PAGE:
In the case of retail leases, some states have a minimum term requirement. For example, in Victoria this is 5 years.
6. Security deposit
It’s very common for tenants to provide two or three months’ worth of rent as a security deposit or bank guarantee to the landlord. You may also be required to provide one month’s rent as a deposit when you sign the offer. You should check whether this is refundable if negotiations break down.
As a tenant, you’re required to pay outgoings which include services, council rates, some taxes and other charges directly related to the premises. You should only pay a percentage based on the net lettable area of the premises in proportion to the building. For example, if your premises is 100sqm of a 400sqm building, you should be paying 25% of outgoings.
This should be confirmed by survey plan (preferably at the landlord’s cost) to ensure it is accurate and you are paying the correct amount. If it is a retail lease, every state has different legislation on what can be passed on to the tenant.
8. Tenant and landlord works
The fitout and other works that the landlord and yourself will be carrying out should be clearly set out in the lease offer. This will provide certainty over who is responsible for the works and associated cost, and avoid arguments down the track.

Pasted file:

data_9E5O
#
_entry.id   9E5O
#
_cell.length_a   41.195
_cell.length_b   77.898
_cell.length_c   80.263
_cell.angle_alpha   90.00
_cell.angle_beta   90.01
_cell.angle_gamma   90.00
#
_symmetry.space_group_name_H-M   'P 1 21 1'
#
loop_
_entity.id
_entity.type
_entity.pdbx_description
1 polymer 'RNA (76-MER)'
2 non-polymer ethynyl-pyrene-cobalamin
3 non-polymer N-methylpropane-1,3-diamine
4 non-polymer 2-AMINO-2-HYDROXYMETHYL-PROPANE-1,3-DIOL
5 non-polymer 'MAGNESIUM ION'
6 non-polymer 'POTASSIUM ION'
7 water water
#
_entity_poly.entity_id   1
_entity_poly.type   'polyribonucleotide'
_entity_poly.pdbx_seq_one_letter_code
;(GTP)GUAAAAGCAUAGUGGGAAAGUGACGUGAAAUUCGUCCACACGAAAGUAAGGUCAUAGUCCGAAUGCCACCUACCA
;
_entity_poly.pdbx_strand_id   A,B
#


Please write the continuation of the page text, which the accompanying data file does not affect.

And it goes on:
9. Legal costs
Ideally, each party should bear their own costs for the preparation, negotiation and execution of the lease and associated documents. If it is a retail lease, some states such as Victoria will prevent the landlord from passing these costs on to you.
10. Maintenance / air-conditioning
We suggest doing an inspection and carrying out a condition report to document any issues with the premises. If you are concerned about the structure, you can include a special condition that the Landlord will maintain the premises in a structurally sound and water tight condition.
If there is an existing air-conditioning unit in the premises, you should consider obtaining a guarantee from the landlord that the unit is in good condition at the start of the lease and that you will not be responsible for any capital repairs, such as repairing or replacing the air-conditioning unit.
Should the offer be binding or non-binding?
The offer may state that it is either binding or non-binding. If it is binding, this means you intend to be bound by the lease documents before seeing them and cannot back out.
As such, it’s a good idea for the offer be non-binding. This gives you an opportunity to review and negotiate the lease documents and potentially walk away if negotiations fall through. In this instance, you will often have to forfeit your deposit to pay the landlord’s legal costs to prepare the documents.
A lease offer should set out the commercial terms agreed by the parties before they enter into the lease. It is important that you engage a solicitor early on to review your offer and ensure it has all of the necessary terms included.
Legalite offers fixed fees to assist with negotiating lease offers. For a quote, or if you have any questions, contact us at email@example.com or 03 9448 2393.